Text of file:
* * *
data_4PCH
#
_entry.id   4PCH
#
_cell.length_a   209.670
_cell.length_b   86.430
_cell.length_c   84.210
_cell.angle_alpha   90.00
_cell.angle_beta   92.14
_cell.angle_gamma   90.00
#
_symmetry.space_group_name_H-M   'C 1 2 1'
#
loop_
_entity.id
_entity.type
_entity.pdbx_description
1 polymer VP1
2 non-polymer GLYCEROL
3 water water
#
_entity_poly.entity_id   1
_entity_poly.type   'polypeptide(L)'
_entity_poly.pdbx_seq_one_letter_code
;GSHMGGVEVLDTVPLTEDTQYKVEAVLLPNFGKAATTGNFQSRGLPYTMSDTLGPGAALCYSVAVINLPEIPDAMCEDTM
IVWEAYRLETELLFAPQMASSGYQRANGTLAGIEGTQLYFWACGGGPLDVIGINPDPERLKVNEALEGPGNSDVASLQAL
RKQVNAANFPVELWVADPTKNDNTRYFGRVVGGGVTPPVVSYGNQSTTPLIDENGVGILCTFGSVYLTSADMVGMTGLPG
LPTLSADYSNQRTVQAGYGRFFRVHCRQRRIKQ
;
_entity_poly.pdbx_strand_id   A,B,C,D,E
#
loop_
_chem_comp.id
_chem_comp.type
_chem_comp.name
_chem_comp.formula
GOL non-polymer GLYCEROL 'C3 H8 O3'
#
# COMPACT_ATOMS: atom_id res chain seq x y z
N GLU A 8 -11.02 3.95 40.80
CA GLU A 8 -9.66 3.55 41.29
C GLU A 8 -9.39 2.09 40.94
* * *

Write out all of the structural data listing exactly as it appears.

data_4PCH
#
_entry.id   4PCH
#
_cell.length_a   209.670
_cell.length_b   86.430
_cell.length_c   84.210
_cell.angle_alpha   90.00
_cell.angle_beta   92.14
_cell.angle_gamma   90.00
#
_symmetry.space_group_name_H-M   'C 1 2 1'
#
loop_
_entity.id
_entity.type
_entity.pdbx_description
1 polymer VP1
2 non-polymer GLYCEROL
3 water water
#
_entity_poly.entity_id   1
_entity_poly.type   'polypeptide(L)'
_entity_poly.pdbx_seq_one_letter_code
;GSHMGGVEVLDTVPLTEDTQYKVEAVLLPNFGKAATTGNFQSRGLPYTMSDTLGPGAALCYSVAVINLPEIPDAMCEDTM
IVWEAYRLETELLFAPQMASSGYQRANGTLAGIEGTQLYFWACGGGPLDVIGINPDPERLKVNEALEGPGNSDVASLQAL
RKQVNAANFPVELWVADPTKNDNTRYFGRVVGGGVTPPVVSYGNQSTTPLIDENGVGILCTFGSVYLTSADMVGMTGLPG
LPTLSADYSNQRTVQAGYGRFFRVHCRQRRIKQ
;
_entity_poly.pdbx_strand_id   A,B,C,D,E
#
loop_
_chem_comp.id
_chem_comp.type
_chem_comp.name
_chem_comp.formula
GOL non-polymer GLYCEROL 'C3 H8 O3'
#
# COMPACT_ATOMS: atom_id res chain seq x y z
N GLU A 8 -11.02 3.95 40.80
CA GLU A 8 -9.66 3.55 41.29
C GLU A 8 -9.39 2.09 40.94